You can change the separation between the two collar points by making the point more or less pronounced (making adjustments to the “n” and “k” points on the diagram).
      Hope this helps!

      Reply
  5. Allison

    My husband has been asking me to make him some shirts and this is helping give me the confidence to try 🙂

    Reply
  6. Edie

    I found this information helpful in the future when I make another shirt. Thanks

    Reply
  7. Grammamikki

    I’m looking for instruction on how to alter a patttern to accomodate a larger neck circumfrence. Lots of instruction to be found on how to sew a collar (which I think is pretty straight forward) but nothing on altering the neck size on a man’s dress shirt. If you know, I’d so appreciate some advice. Hubby now has an old man’s body but patterns are for young mens’ proportions. Thank you for your time.

    Reply
    • Customer Service

      Making a collar larger can be pretty straight forward as well. First, measure to see exactly how much you need to add to the collar. For this example, we’ll say you are adding 1″. Find the center back of both the upper and under collar pattern pieces. Cut the pattern into two pieces and insert 1″ of tissue or pattern paper to make the collar pieces bigger. They can now be cut out and constructed as normal.

      The next part of making the collar larger is that you also need to make the neck opening larger in the same amount so that everything still lines up. There are several ways this can be done. Depending on your shirt pattern, there may be two pleats somewhere in the back. You can either make theses smaller, or omit them entirely in order to gain the extra 1″ of fabric needed around the neck opening. If you like the looks of the pleats and want to keep them, another easy way would be to make the front button bands wider, or simply add 1/2″ to each opening edge of the front pattern pieces before attaching the button bands.

      These would be the two areas I would add width to first. If you try to add it to the front and back shoulder seams you will then need to also enlarge the sleeve, which can be tricky.

      Reply
  8. Linda Hand

    Thank you for the article. Four points;
    1. I think a collar with a collar band is preferable to one without. I find it easier to sew it to the neck of the shirt without puckers, and it also sits better on the person.
    2. It is great to see the separated pieces like this, but in my experience the killer part of all of them is attaching them to the body of the shirt, and more especially of the attachment points at the edges (which I think one of your other responders was referring to). I am very rarely happy with the way my collar band sits right at that meeting point at the shirt front, or my cuffs at the sleeve (placket) edge. I am frequently told they are fine and I am too fussy, but they are definitely the weak point as far as I am concerned. Any tips?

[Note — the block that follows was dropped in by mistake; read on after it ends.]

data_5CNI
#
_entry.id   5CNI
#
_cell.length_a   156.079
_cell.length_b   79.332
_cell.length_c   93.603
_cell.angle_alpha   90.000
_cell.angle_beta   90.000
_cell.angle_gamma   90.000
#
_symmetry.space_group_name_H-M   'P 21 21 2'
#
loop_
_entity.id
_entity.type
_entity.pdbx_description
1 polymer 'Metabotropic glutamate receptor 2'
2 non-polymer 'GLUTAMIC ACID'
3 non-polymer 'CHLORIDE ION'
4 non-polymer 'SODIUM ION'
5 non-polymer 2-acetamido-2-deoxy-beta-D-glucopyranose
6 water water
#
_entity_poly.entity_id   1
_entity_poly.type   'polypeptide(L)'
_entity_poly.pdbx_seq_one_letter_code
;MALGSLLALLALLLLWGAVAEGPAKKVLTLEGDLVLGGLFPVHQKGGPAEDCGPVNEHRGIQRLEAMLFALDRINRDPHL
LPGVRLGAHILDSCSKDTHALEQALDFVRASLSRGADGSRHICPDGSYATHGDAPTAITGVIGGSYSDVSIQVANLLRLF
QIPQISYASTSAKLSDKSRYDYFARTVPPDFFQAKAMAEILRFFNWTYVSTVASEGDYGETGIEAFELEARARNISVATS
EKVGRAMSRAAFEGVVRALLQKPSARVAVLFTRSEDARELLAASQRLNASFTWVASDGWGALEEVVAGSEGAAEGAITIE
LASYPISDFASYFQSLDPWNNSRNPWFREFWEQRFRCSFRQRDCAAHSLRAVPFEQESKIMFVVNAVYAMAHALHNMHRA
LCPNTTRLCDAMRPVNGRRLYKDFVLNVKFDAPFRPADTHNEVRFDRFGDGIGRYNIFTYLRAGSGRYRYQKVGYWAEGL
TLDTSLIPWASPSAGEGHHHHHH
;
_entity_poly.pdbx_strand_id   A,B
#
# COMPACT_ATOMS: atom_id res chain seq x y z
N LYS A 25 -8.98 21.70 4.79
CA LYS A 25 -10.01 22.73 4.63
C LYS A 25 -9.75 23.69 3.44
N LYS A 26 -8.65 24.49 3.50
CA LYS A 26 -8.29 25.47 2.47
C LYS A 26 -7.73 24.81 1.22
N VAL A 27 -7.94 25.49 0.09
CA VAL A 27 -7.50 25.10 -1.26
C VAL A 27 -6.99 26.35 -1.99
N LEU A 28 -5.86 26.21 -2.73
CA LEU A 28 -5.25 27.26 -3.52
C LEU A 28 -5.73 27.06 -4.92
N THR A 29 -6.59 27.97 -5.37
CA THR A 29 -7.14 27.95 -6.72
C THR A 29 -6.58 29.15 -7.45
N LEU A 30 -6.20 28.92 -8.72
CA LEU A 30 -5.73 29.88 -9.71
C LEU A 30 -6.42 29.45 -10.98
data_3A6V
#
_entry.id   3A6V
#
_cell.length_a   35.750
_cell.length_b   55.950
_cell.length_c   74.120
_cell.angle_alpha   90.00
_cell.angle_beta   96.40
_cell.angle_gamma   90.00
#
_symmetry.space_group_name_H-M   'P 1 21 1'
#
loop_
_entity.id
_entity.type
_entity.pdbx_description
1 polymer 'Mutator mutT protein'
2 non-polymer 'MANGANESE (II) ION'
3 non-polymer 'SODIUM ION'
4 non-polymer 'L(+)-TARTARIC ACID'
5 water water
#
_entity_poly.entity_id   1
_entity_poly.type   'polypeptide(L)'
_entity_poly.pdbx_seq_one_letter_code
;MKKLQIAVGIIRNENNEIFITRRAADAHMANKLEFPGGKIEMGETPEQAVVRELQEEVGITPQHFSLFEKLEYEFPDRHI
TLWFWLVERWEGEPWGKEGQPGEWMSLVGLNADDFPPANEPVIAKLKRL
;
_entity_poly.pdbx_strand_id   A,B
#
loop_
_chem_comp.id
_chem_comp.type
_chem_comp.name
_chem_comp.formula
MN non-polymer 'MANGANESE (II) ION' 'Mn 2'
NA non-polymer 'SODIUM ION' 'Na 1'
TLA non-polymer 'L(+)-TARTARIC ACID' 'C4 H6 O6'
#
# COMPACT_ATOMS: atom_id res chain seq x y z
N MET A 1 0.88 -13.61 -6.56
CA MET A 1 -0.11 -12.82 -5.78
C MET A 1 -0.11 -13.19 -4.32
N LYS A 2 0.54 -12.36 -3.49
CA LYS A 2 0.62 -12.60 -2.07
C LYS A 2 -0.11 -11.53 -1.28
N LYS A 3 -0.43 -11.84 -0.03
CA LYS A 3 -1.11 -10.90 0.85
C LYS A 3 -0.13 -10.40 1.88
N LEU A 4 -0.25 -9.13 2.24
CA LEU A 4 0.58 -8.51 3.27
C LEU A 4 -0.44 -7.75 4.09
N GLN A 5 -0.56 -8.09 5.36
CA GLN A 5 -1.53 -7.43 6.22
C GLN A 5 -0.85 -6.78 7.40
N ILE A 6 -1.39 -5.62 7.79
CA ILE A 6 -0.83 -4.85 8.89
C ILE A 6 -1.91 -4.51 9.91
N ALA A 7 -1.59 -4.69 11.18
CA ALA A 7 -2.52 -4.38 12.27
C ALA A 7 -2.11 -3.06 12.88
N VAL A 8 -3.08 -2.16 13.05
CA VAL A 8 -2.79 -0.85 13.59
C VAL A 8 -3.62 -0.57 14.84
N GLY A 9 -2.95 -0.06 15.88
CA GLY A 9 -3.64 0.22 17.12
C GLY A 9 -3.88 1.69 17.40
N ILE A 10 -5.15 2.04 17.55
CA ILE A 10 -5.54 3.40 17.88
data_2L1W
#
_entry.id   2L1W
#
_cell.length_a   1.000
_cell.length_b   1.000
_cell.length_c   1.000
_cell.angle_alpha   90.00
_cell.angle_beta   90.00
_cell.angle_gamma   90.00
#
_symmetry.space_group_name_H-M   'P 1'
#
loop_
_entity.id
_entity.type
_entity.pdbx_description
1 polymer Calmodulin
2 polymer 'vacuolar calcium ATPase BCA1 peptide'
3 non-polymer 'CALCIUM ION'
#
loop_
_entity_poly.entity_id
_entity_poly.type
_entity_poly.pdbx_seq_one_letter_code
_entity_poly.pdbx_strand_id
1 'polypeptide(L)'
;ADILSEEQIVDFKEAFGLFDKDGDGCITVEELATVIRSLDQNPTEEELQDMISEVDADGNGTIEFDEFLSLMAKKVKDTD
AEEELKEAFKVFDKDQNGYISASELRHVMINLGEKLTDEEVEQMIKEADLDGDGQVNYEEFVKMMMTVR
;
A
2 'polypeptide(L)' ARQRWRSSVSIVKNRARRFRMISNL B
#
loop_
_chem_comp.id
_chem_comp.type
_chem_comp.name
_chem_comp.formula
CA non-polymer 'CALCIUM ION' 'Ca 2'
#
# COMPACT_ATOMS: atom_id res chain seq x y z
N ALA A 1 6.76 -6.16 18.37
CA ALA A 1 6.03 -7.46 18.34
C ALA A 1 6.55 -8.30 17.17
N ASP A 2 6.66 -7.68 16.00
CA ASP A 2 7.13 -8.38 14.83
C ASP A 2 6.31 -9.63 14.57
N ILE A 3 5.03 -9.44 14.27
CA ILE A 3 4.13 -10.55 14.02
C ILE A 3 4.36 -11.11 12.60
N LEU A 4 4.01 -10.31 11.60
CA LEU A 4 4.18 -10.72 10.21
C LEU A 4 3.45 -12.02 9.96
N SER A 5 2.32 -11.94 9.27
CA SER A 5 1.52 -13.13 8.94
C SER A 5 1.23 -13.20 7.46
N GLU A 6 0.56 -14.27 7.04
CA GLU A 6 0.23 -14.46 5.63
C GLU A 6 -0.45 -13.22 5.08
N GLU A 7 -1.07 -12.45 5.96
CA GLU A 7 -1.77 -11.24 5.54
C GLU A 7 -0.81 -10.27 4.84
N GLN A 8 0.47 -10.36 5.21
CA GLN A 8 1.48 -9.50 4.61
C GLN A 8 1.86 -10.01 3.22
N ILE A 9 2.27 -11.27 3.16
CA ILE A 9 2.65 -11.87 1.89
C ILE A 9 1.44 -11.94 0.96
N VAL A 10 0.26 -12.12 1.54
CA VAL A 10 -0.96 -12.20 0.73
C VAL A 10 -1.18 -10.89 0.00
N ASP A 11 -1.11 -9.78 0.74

3. You also didn’t mention yokes. All the men’s shirt patterns I have use a yoke, and again they are my preference, as they allow better flexing and comfort when wearing. I have finally mastered the fully internal sewing of the yoke (which involves rolling up both front and back pieces and sewing them ‘inside’ the yokes) with great glee. But they too can be tricky.
    4. Plackets! I don’t know how your pattern handled the sleeve opening (some just fold back a narrow edge and stitch) but again most use plackets. There are lots of variations on these. Any good ideas you have had?

    I can recommend a Kwik Sew pattern no. 3422 I have had for a number of years, as a very reliable one which has made up in a variety of fabrics for my DH, and always looks good.
    Cheers!

    Reply
  9. Joe

    I know how to make shirt sleeve plackets – however when adding a French cut the inside placket gets turned around ( turned over?) anyway it’s different and I cannot figure it out. Besides that I cannot find anything on the internet except fir a two picture diagram from david coffins book. Is there anyt step by step plackets w French cuffs fir dummies out there I can follow!?!?!?

    Thank you , joe

    Reply
    • Customer Service

      Hi Joe. I am not sure I understand your question. When adding a French cuff to a shirt you should not need to change the placket at all. An easy way to make a French cuff is to simply make the cuff twice the normal width and then attach it just as you would a regular barrel cuff.
      Hope this helps!
      Thanks
      Ashley-NSC

      Reply
  10. Jane Wilder-O'Connor

    May I just mention how much fun I did not have fitting my soon to be son-in-law’s wedding shirt? He is a body builder. Oh my! Felt like I’d climbed a mountain when I got the fit perfect on the third mock up! And will be adding French cuffs!

    Reply